ive experimented just a bit with intake length changes
^^^this on my not-a-BSA commuter bike. started and ran normally. it's a 5-inch extension that gives a total intake length of 4 inches (intake horn) + 5 inches (tube) + 2 inches (stub) + 2 inches (to valve) = 13 inches. look at the fuel taps. like gavin said, there's clearance issues, which is why i went with 5 inches.
it started and ran normally but i didn't test anything. i just wanted to see whether it would go. a twelve inch piece of tubing can be cut into 3, 4, and 5-inch sections for varying triumph intake tract length from 11, 12, and 13 inches. this is in the range of old panic's intake length predictions from his mathmatical model published in his victory series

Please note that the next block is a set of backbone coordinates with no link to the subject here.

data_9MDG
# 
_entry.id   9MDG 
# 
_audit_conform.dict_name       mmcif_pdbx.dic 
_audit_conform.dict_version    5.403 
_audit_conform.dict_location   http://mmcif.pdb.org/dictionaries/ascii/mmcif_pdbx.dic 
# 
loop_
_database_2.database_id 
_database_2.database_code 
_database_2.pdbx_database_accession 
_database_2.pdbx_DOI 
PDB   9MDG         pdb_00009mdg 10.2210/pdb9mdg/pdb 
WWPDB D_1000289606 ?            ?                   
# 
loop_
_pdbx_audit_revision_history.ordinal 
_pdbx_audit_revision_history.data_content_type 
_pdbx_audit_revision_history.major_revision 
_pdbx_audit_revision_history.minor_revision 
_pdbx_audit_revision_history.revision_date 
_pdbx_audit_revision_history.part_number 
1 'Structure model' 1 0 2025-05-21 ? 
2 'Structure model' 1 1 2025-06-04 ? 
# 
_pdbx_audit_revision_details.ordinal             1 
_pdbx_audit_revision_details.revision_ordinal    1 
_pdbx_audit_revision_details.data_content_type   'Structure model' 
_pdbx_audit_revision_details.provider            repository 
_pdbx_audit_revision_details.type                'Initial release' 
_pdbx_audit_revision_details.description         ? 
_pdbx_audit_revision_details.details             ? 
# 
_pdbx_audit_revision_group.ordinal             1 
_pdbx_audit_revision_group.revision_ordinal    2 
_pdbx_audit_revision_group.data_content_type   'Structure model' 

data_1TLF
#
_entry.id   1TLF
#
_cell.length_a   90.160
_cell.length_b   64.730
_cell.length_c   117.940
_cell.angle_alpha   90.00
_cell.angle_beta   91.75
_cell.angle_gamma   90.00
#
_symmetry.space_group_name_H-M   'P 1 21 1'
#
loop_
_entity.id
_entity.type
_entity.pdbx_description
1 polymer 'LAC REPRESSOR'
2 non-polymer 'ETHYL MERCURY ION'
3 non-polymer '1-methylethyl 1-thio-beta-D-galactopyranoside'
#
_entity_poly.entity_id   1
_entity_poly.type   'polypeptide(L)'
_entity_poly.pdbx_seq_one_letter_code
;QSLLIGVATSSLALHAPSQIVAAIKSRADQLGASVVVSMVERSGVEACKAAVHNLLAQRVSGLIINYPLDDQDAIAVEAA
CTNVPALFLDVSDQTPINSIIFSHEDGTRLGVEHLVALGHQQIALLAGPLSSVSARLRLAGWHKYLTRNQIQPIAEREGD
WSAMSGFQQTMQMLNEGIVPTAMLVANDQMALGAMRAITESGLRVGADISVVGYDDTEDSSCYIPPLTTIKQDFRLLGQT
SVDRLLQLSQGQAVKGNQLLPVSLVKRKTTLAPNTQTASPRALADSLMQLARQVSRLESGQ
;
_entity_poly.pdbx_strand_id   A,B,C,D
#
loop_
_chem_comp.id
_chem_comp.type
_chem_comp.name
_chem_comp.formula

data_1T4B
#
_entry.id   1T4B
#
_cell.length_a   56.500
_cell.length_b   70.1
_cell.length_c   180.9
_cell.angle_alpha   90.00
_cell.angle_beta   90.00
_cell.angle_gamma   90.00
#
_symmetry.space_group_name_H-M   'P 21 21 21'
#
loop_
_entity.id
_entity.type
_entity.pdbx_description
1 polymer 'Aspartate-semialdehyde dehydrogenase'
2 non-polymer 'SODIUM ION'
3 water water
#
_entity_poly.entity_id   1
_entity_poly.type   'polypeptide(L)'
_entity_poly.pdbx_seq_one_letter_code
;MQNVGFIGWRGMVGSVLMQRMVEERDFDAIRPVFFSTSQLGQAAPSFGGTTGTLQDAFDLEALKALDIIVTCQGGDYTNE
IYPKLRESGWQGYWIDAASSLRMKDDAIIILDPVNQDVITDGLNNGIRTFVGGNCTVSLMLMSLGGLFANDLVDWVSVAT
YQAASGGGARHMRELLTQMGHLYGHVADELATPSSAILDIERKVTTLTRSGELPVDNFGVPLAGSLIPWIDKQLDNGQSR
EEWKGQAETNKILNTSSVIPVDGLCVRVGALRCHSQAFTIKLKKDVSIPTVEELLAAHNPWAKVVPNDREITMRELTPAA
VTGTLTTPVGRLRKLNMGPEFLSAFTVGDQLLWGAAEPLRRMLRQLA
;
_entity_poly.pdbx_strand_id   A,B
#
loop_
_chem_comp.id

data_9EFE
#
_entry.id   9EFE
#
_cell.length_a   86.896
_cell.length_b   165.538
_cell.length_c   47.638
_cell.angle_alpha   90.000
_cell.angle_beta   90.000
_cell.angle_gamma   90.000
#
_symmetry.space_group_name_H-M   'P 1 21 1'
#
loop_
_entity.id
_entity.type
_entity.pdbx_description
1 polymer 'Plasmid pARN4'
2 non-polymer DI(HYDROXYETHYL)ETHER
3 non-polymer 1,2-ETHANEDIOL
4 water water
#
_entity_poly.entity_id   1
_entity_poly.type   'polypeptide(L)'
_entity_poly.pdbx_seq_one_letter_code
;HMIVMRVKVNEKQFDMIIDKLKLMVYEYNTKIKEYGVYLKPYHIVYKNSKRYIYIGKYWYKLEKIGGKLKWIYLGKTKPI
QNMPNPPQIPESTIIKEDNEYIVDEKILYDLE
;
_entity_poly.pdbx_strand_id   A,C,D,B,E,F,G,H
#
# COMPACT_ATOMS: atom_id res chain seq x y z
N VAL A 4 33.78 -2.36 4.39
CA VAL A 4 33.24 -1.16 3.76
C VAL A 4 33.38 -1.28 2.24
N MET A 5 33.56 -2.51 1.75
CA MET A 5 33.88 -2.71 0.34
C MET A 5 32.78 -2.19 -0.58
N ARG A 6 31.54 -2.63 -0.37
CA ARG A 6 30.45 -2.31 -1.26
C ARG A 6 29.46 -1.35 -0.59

i would have preferred to just make longer air horns but these carbs have a weird flange that requires custom mounts on the atmospheric side of the carb.
I don't recall the specifics, but I do remember that the results had to be determined experimentally. Too many variables to predict mathematically. Nowadays a computer can probably do it if it is fed enough data.
on the machine i race now, i have the carbs set as close to the head as i can get them, just to try to hold that dimension constant while i mess with exhaust and valve timing. i firmly believe that machines like ours benefit significantly from acoustic tuning of both intake and exhaust systems, but i don't think you can get anywhere quicker
with a mathematical prediction over simple cut and test.